Heart of Africa
TYPE: Hybrid Feature
The central part of the Heart of Africa project is a narrative film focusing on peace building between people of different tribes (Luba and Katanga) and religions. In our location scouting, we recognized that we would need to enlarge the project in order to make it accessible to the Congolese people. Consequently, we recognized that FILMING any of our activities (including humanitarian ones) would give us the power to transport knowledge and skills far beyond the main cities of the DR-C and into all areas of the country, and all French-speaking countries in Africa. We recognized that we could provide essential knowledge through "special features."
Because there are no cinemas in the DR-C, we will include simple, replicable cinema construction (frames and screens or even sheets) as part of our equipment. We will be able to take our film, its special features (including a Reading-Rainbow type of educational program), and everything we need to broadcast it into the most rural city of the DR-C. It has always been our intention to premiere the film in Kinshasa.
Phase 1: Humanitarian, film-related programs in connection with the South African film team "Out of Africa" and work with VODOCOM (media station in the DR-C), a special feature for every showing of "Heart of Africa." This program a short film on book creation. If we can help the people access books, including those they themselves create, and become familliar with the COMMUNAL experience a film can offer, we can inspire their imagination and resilience.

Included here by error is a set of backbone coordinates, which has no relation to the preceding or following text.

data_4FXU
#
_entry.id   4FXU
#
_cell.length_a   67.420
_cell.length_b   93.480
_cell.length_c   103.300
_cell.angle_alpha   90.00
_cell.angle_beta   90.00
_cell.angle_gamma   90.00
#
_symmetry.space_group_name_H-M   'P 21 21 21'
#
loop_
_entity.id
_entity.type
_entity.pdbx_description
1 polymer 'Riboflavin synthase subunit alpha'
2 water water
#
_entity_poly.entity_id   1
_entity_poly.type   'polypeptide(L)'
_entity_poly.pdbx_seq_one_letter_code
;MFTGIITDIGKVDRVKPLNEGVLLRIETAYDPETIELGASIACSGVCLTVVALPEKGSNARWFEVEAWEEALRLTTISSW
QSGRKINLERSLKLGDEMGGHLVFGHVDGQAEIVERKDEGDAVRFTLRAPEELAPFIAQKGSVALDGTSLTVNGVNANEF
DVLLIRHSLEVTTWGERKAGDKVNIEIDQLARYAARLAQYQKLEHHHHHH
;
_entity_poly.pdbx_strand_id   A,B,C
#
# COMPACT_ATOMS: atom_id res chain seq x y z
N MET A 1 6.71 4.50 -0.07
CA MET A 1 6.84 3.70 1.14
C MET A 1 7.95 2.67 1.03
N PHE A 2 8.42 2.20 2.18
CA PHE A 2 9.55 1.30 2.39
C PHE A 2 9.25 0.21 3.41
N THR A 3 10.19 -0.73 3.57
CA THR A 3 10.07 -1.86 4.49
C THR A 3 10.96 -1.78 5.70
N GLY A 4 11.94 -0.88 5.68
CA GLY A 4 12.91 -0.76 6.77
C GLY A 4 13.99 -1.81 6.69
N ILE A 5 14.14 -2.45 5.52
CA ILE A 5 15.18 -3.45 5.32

Phase 2: The central film shows Evangelical preachers, Catholic nuns, and Muslim peace builders working together to fortify an orphanage. Two central figures are Mormon missionaries, one white and one black. Both must confront their own pasts and the pasts of their belief systems. The Congolese missionary is a former revolutionary, and the American missionary a recovering alcoholic who is largely unaware of the Mormon past in racial issues--though he quickly learns of it. If these characters fail to unite to re-build the orphanage, children will die when the rains and the inevitable mosquitoes come. As their efforts continue, cultural conflicts arise and explode. The main character, from the Luba tribe, has (so he thinks) killed a young woman from an "enemy" tribe (Katanga), and is certain that her boyfriend is trying to kill him. He learns by the end that this perceived enemy is not the threat.. It's someone close to him, whom he had never suspected.
Dr. King said in his Nobel Prize speech: "In spite of spectacular strides in science and technology, and still unlimited ones to come, something basic is missing. There is a sort of poverty of the spirit which stands in glaring contrast to our scientific and technological abundance. The richer we have become materially, the poorer we have become morally and spiritually. We have learned to fly the air like birds and swim the sea like fish, but we have not learned the simple art of living together as brothers."